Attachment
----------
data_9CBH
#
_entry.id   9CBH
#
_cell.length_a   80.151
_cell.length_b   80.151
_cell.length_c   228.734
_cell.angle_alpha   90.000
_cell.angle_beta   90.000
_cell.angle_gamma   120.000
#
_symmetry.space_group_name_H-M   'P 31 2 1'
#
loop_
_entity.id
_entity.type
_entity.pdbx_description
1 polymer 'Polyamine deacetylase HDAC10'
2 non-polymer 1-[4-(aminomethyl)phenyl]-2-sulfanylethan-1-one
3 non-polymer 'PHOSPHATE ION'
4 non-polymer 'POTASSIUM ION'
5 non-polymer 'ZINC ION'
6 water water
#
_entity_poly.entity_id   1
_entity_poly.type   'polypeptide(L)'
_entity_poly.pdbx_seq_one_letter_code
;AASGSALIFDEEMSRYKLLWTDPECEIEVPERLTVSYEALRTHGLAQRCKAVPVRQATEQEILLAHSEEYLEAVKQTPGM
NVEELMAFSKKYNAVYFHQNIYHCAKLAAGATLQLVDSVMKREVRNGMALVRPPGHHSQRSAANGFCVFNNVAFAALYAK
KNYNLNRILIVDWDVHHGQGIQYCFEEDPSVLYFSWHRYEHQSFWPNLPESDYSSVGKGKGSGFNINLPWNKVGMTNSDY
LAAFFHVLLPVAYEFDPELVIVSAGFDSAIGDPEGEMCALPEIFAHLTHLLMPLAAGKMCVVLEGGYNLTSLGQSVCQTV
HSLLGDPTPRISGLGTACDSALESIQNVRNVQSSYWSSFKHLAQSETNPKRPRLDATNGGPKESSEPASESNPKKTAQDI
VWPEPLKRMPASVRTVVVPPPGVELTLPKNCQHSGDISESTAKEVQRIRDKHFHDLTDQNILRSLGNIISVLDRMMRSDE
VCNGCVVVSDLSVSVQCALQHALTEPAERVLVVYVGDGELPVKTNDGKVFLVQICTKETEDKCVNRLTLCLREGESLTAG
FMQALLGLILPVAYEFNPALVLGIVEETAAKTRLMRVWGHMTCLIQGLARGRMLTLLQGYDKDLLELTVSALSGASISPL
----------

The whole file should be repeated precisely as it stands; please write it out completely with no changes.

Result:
data_9CBH
#
_entry.id   9CBH
#
_cell.length_a   80.151
_cell.length_b   80.151
_cell.length_c   228.734
_cell.angle_alpha   90.000
_cell.angle_beta   90.000
_cell.angle_gamma   120.000
#
_symmetry.space_group_name_H-M   'P 31 2 1'
#
loop_
_entity.id
_entity.type
_entity.pdbx_description
1 polymer 'Polyamine deacetylase HDAC10'
2 non-polymer 1-[4-(aminomethyl)phenyl]-2-sulfanylethan-1-one
3 non-polymer 'PHOSPHATE ION'
4 non-polymer 'POTASSIUM ION'
5 non-polymer 'ZINC ION'
6 water water
#
_entity_poly.entity_id   1
_entity_poly.type   'polypeptide(L)'
_entity_poly.pdbx_seq_one_letter_code
;AASGSALIFDEEMSRYKLLWTDPECEIEVPERLTVSYEALRTHGLAQRCKAVPVRQATEQEILLAHSEEYLEAVKQTPGM
NVEELMAFSKKYNAVYFHQNIYHCAKLAAGATLQLVDSVMKREVRNGMALVRPPGHHSQRSAANGFCVFNNVAFAALYAK
KNYNLNRILIVDWDVHHGQGIQYCFEEDPSVLYFSWHRYEHQSFWPNLPESDYSSVGKGKGSGFNINLPWNKVGMTNSDY
LAAFFHVLLPVAYEFDPELVIVSAGFDSAIGDPEGEMCALPEIFAHLTHLLMPLAAGKMCVVLEGGYNLTSLGQSVCQTV
HSLLGDPTPRISGLGTACDSALESIQNVRNVQSSYWSSFKHLAQSETNPKRPRLDATNGGPKESSEPASESNPKKTAQDI
VWPEPLKRMPASVRTVVVPPPGVELTLPKNCQHSGDISESTAKEVQRIRDKHFHDLTDQNILRSLGNIISVLDRMMRSDE
VCNGCVVVSDLSVSVQCALQHALTEPAERVLVVYVGDGELPVKTNDGKVFLVQICTKETEDKCVNRLTLCLREGESLTAG
FMQALLGLILPVAYEFNPALVLGIVEETAAKTRLMRVWGHMTCLIQGLARGRMLTLLQGYDKDLLELTVSALSGASISPL